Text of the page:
Monday, 17 October 2011

Guest post from Lesley Halm: The best things in life are free, but sometimes you have to pay for them.

The following blog post tells more of the story of Iteration:Again the geographically and creatively wide ranging public art exhibits we spoke to Sarah Jones, project manager and curator about earlier in year. You can listen to that interview here.

Going to 146 Elizabeth St in Hobart to speak to artist John Vella and curator Jane Stewart about Best Practice, their work for Iteration:Again, I didn’t really know what to expect. I’d read the blurb, but what greeted me at the door was a sign that read
‘The best things in life are free, but sometimes you have to pay for them’. The room was a mess of art works which appeared to have been strewn around the floor, holes cut out of them, surrounded by workbenches and tools, debris and sad, deflated balloons. This was John and Jane’s slice of Iteration:Again, a work that was curated overall by David Cross. Iteration:Again spanned over four weeks in September and October, with works all around Tasmania in public spaces. The pieces changed (reiterated) each week.

What follows is the essence of a long conversation I had with Jane Stewart, curator and the artist curated John Vella their thoughts about Best Practice, and Iteration: Again. The words are John’s, unless otherwise specified.

The idea?
Getting people to think laterally about art and experiencing it in places that aren’t galleries, essentially. Because the works are changing every week you’re having to think of transformation within the context of the experience. That is particularly unusual.  It can take a lot of effort to assimilate.

The four iterations, or changes?
The changes are accumulative.  The four iterations of my work: first stage: a market stall where people get a helium balloon which is a voucher for a free piece of my art.  The three following iterations involved cutting out circular pieces of my previous artworks.  It is like reactivating an archive of my practice. Layered into this is the fact you can either purchase them, or get one free each week with a balloon voucher.  What are these things actually worth? It is seeing what the public response is, whether the message is getting out, whether the balloons are getting picked up.  It is making it richer.

The space?
A big thing about this is that it is halfway between a studio, a workshop, a gallery. Locked between something sophisticated and tacky, something precious and trashed.

(Jane) That’s where the energy comes from. It’s not just a gallery, it is the foyer for Arts Tasmania, a funding body. So if you want to think about value and art and money, there are layers built into that.  When the spruikers are here on the Friday and Saturday we get people coming in and looking at the work who have no idea why they’re looking at it and who aren’t familiar with contemporary art. It’s shamelessly commercial.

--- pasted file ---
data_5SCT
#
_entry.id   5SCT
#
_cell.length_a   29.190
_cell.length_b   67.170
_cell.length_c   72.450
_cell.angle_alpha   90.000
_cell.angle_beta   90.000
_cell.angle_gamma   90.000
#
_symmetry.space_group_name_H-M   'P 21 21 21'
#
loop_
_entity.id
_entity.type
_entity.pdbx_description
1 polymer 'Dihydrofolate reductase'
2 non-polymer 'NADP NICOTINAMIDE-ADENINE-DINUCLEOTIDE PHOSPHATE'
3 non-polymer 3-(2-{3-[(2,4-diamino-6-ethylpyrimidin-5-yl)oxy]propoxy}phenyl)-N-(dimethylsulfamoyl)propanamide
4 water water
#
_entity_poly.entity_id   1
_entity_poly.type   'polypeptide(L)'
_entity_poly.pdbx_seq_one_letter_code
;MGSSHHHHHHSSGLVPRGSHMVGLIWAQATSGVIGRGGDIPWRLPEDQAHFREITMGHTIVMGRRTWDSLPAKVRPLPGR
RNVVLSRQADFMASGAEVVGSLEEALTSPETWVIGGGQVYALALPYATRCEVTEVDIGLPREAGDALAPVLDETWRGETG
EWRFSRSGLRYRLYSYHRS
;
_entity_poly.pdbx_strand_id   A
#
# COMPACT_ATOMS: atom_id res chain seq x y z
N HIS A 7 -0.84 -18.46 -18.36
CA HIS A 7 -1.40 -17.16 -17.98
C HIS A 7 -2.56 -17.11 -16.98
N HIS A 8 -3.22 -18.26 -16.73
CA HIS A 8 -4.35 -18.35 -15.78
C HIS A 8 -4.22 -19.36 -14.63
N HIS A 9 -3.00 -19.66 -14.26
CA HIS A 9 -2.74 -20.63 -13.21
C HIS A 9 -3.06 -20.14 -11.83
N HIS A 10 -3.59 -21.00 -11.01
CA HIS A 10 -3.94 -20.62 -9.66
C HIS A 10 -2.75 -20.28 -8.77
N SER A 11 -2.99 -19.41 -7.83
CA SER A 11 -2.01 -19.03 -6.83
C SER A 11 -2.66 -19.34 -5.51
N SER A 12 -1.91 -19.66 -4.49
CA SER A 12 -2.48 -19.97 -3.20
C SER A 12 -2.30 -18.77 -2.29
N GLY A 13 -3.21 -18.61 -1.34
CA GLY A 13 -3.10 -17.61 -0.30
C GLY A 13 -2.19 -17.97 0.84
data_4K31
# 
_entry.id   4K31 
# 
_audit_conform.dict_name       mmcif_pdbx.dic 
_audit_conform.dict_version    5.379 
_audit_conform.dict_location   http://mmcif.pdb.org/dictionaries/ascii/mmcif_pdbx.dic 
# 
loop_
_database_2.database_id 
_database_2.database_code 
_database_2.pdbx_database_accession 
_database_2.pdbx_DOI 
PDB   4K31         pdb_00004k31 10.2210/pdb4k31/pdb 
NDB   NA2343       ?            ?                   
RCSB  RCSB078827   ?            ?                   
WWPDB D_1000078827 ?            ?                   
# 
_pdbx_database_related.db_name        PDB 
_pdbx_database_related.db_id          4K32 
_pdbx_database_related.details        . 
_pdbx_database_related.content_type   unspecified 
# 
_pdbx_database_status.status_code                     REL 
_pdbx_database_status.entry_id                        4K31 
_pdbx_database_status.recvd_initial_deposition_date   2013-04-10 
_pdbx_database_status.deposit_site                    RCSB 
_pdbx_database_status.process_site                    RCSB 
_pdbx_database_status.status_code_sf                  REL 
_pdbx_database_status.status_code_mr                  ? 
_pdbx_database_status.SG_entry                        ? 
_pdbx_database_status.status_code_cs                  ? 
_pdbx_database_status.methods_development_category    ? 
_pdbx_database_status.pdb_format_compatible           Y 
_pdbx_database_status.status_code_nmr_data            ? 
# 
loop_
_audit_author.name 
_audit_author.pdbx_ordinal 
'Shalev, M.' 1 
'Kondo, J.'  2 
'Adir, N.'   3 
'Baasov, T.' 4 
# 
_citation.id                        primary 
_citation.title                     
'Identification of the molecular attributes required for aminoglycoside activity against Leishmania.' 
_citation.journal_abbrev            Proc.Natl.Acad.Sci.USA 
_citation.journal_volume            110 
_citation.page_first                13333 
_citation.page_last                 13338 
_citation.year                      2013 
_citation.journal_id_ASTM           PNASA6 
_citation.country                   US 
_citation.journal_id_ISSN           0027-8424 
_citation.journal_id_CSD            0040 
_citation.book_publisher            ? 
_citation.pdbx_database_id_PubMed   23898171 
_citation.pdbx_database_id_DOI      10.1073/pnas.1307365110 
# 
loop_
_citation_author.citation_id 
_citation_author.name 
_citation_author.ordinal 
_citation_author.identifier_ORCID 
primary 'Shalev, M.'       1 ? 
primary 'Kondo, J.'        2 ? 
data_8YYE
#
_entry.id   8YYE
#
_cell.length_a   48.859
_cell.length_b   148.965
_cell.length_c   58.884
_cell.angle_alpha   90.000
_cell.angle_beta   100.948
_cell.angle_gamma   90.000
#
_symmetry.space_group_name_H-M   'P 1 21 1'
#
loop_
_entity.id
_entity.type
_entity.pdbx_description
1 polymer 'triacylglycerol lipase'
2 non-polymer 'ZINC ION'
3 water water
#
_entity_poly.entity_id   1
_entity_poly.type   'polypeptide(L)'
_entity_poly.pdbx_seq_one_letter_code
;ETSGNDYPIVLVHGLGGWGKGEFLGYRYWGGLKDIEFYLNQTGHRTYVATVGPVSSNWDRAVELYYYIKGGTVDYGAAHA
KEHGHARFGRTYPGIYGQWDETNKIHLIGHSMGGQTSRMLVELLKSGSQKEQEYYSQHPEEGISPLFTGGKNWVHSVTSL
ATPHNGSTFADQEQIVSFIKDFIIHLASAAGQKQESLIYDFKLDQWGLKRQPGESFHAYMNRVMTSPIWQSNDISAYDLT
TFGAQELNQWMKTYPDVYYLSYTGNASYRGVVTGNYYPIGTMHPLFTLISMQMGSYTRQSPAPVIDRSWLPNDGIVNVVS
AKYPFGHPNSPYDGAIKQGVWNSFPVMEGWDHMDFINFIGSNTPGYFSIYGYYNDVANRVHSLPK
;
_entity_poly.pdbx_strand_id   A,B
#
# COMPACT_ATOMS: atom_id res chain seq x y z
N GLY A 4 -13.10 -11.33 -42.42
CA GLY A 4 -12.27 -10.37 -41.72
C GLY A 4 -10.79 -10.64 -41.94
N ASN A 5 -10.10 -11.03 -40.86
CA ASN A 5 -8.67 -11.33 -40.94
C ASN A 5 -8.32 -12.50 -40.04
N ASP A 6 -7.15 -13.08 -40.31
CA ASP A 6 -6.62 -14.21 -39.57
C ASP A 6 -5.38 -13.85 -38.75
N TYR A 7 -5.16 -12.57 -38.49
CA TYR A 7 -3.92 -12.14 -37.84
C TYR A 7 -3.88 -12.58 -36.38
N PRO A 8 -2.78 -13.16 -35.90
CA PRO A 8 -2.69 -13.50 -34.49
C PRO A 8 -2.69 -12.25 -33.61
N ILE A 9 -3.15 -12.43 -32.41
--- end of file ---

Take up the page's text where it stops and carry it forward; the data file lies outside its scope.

(John) Some people came in and bought some pieces knowing full well that it would be free the next day. That $500 means a hell of a lot, but not in a monetary sense. 

The dialogue?
 I am becoming increasingly interested in subjecting artwork to experiences. Whilst some people would say I was damaging them, I am actually adding to them. That really excites me.  I want to keep trying things like this. The ongoing thing is putting people in touch with each other.  Everyone who gets an artwork gets photographed holding the artwork, which has been signed. The photos are then sent to them. It is an official process. The people who are getting the artworks are then being put in contact with each other so they know who has the other pieces of the same artwork.

The Conception?
This project has evolved as a response to another project which I did for CAST called HANGBANG (nightshift) where all of my works were subjected to a situation where they could be destroyed or chipped, broken. It came about as an idea of reiteration.  How would I reiterate works that I had already made? Sure, you could photograph or copy them, but what would it mean to actually send them out and get them to break apart in a very orchestrated way?  Because I don’t know the answers to those questions I thought it was the right thing to try. For me, the most interesting artworks are the ones where I’m not sure. I was feeling pretty sick in my guts last week to see what would happen.  It turned out amazing.

The Subversion?
(Jane)What is subversive about this artwork is the non-subversive aspect of it. So that very promotional aspect – the glossy fliers, the spruiker, and the flaunting – seems to be undermining the subversiveness. 

(John) It is designed subversiveness. It is shifting things in ways that aren’t familiar.  It’s a good thing.  The illogical dimension of art is what makes it rich.  It is that tension which is at the heart of the project.  It is that tension between the experience, the performance, the intangible, the ephemeral, the values - whether they are monetary or cultural – that can be placed on it.  That’s it really.

…But it wasn’t it.  After collecting my balloon, I went back and got my art piece and had it signed.  I filled in my form. I shook hands with John in an uncomfortably official moment and pondered my choice of artwork.  I wondered what I would do with it.  I still don’t know.  But I’m glad I have it, to stare at, to wonder over, to remember.  Who has the other pieces?  What is this thing worth to me?

The experience is far from over.

The beginning of the dialogue?

Lesley's bio:
She likes to think she's tough, like Tom Waits rolled in gristle, but she really a big wimp hiding behind a bustle of big words.  She also thinks there is such a thing as a 'bustle of words'. Books, poetry, stories, and the occasional article are what she chiefly likes to dabble in. She can be found on Twitter here.

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